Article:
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Ask the High Performance Lab -- Nov. 29

May 25, 2008 12:25 PM

PLEASE NOTE: The medical opinions in USTA.com's Ask the High Performance Lab are responses intended for the average player. Please consult with your primary physician before beginning any new exercise program.

All answers to this week’s questions are provided by Dawn Weatherwax RD/LD, ATC, CSCS, a nutritionist who has worked with many professional athletes and the owner of Dawn Weatherwax, Sports Nutrition 2Go (www.SN2G.com ). Dawn has spoken at the USTA Tennis Teachers Conference in NYC on nutrition and athlete performance and her clients included the Cincinnati Reds, Cincinnati Excite, University of Cincinnati, Xavier University, Miami University at Oxford, University of Dayton, recreational, Olympic, World, and professional athletes. Weatherwax is also a speaker for the Gatorade Sports Science Institute and is an approved speaker by the National Collegiate Athletic Association (NCAA). Weatherwax is the author of The Official Snack Guide for Beleaguered Sports Parents and The Complete Idiot’s Guide to Sports Nutrition. For further inquiries call 513-290-5763 or email.

Q: My 17-year-old son plays tennis on the school team as well as USTA Jr. tennis. He is somewhat picky about his food, unfortunately. What are some simple foods that he can put in his bag to carry him through a long day when he may have to play 3 matches in Texas heat? He alternates Gatorade and water- is this a good hydration practice?

A: As a picky eater, please remember that it takes at least 10-15 tries for the body to adjust to a food that may not be pleasing. The palate can adjust to these new flavors over time.

As for snacks that your son can eat during the course of a day with three matches here are some examples of “Shacks on the Go.”

  • Bars: Gatorade Bars, Power Bars, Clif Bars (stay away from bars that taste similar to candy bars—too much of the wrong type of fat!)
  • Liquid Meals: Gatorade Shakes, Smoothies made with fresh fruit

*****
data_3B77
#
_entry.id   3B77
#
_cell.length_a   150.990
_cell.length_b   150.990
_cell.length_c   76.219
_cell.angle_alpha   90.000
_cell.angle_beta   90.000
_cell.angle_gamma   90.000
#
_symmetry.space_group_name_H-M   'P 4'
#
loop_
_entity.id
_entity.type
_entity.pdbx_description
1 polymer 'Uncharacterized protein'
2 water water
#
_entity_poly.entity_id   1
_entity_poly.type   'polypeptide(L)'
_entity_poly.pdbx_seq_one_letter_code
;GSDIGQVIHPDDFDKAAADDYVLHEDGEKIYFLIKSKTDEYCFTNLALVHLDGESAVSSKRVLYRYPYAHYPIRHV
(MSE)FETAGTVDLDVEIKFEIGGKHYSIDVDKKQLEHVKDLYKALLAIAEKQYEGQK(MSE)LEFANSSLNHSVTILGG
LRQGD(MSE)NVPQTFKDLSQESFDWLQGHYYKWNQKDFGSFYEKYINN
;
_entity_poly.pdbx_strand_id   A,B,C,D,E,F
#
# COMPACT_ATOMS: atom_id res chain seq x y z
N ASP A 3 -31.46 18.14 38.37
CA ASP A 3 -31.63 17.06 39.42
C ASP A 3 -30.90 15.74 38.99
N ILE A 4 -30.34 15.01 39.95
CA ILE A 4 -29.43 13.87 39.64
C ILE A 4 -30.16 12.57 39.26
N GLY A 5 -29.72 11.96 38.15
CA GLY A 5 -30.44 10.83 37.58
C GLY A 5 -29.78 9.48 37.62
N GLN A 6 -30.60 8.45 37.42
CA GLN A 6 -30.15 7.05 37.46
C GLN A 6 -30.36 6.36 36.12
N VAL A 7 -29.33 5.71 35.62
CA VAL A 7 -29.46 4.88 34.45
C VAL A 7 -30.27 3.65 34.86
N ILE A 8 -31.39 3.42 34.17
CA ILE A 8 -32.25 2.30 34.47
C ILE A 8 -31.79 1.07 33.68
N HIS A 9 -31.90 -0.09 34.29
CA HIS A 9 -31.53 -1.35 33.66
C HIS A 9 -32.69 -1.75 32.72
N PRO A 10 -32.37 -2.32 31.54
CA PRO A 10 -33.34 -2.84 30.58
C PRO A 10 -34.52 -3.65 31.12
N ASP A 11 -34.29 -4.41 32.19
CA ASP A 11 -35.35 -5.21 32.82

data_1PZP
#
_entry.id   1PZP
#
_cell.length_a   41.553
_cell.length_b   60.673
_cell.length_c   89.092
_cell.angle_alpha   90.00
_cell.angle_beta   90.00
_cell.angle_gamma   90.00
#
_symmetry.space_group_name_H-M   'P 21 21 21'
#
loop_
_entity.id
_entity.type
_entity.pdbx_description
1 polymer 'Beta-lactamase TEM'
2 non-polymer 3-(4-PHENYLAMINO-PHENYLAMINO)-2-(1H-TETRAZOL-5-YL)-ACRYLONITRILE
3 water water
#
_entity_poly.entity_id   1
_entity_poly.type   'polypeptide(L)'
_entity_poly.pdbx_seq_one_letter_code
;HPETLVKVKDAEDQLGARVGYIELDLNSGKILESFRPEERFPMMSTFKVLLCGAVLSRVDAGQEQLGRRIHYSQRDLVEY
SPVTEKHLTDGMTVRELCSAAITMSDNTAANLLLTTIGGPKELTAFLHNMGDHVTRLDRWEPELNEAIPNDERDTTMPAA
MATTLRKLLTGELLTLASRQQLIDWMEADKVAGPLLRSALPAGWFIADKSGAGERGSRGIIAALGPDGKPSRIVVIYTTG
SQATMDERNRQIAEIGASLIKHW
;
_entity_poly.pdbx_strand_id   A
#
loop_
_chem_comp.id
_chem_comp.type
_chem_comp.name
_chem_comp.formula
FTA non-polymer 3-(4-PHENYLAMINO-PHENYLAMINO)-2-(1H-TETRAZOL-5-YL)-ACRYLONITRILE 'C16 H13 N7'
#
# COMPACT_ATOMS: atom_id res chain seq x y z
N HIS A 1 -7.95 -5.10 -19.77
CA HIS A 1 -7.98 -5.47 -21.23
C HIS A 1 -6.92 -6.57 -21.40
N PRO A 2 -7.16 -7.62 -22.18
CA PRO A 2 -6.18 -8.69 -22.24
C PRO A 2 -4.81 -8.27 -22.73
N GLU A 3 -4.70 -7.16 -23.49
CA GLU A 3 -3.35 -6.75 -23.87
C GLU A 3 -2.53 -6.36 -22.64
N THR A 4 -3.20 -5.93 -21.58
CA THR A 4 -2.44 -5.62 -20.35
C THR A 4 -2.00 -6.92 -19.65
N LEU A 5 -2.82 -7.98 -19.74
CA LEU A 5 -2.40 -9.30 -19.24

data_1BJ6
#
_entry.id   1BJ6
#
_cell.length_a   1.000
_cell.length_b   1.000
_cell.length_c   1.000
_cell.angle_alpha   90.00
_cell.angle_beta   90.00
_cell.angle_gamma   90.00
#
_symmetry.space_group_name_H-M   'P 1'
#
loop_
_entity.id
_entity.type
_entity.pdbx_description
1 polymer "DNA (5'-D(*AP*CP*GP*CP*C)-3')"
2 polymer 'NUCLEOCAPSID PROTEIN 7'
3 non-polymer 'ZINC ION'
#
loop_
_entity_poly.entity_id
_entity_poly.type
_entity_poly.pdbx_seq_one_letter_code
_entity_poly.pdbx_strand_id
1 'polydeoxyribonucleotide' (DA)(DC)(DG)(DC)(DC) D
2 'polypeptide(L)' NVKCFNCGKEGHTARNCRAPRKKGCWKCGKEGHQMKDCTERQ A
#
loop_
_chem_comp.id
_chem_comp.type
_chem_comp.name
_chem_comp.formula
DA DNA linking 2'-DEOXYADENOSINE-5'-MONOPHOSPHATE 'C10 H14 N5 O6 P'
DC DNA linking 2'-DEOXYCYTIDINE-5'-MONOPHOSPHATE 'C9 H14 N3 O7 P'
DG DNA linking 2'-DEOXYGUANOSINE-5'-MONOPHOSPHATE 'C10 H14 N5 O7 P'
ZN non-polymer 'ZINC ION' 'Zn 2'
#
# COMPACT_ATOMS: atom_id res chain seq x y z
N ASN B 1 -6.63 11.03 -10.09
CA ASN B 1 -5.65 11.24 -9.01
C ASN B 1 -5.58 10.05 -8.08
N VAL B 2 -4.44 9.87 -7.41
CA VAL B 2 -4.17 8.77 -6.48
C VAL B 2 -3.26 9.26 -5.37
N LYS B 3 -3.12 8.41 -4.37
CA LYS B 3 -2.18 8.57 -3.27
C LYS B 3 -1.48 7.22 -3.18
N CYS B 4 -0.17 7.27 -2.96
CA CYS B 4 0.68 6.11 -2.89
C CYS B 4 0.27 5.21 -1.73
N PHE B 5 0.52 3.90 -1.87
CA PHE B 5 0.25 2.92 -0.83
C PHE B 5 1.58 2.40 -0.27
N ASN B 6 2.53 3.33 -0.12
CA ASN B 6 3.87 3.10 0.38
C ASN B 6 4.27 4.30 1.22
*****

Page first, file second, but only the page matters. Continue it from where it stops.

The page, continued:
• Salted Snacks: Pretzels, low fat crackers, salted nuts or trail mix
  • Fresh Fruit: Bananas, Mangos, Pears, Oranges
  • Fresh Breads: Bagels, French Bread, Sourdough Bread

Keep the foods simple and never try something new on the day of the tournament!

A great book with good suggestions on this topic is The Official Snack Guide for Beleaguered Sports Parents. You can get this book at www.sn2g.com

Finally, alternating Gatorade and water is a great way to stay hydrated!

Q: Why are pro players provided with bananas during their matches? Is this to prevent cramping? Would the potassium from the bananas not take a long time to be absorbed into their systems? Plus they are 'heavy' in the stomach. Are there not any better sources of potassium and high energy foods that are easier absorbed?

You are right! Bananas are not the ideal food for preventing cramping. Actually potassium is not the culprit when it comes to preventing heat cramps at all. Heat cramps are usually caused by deficiencies of another electrolyte - SODIUM – combined with poor hydration techniques. There are some athletes who consume a lot of fluid but still cramp up. If this happens to you, you likely need to turn towards foods and beverages that have more sodium (salt) in them, not potassium. Salted pretzels, Gatorade, Endurance Gatorade, and V8 Juice are examples of products that have a higher sodium content, absorb quickly and leave your stomach feeling light. Proper hydration and electrolyte replacement are very important to sports performance.

On a side note, while bananas do contain a lot of sodium, they do have carbohydrates that help fuel your muscles!

Q: My son plays in the Junior circuit, boys 14's singles. He often plays a tournament match in the morning and then another tournament match in the afternoon. What do you recommend he eats after his first match and how long before his second match? What activities do you recommend when we are away from home but have 3 to 4 hours before his next match?

The two areas he must emphasize after a match are

1. Replacing any fluids lost during the match and
2. Replacing the carbohydrates/ energy stores he used up.

The best way to know how much fluid to drink is for your son to weigh himself before and after the match. He needs to drink 20-24 oz of water per pound of weight lost. To replace the lost carbohydrates he will need at least 2-3 servings of a grain (carbohydrates), some low fat dairy products and/or fruit within 30 minutes after the match. Follow this up with a light meal that contains at least 2-3oz very lean protein, 2 servings of a grain, and 1 serving of a fruit within the next 1 1/2 hours. As you get closer to the next match make sure he continues to stay hydrated. He may also need a small snack that is high in carbohydrates and very low in fat within 30 minutes to an hour of the next match, something like pretzels. Also remember that every athlete is different and the above suggestions may need to be adjusted slightly for your son.

If you would like to submit a question that may be answered by our Health & Fitness team or want to share an idea for a future column, please click here.



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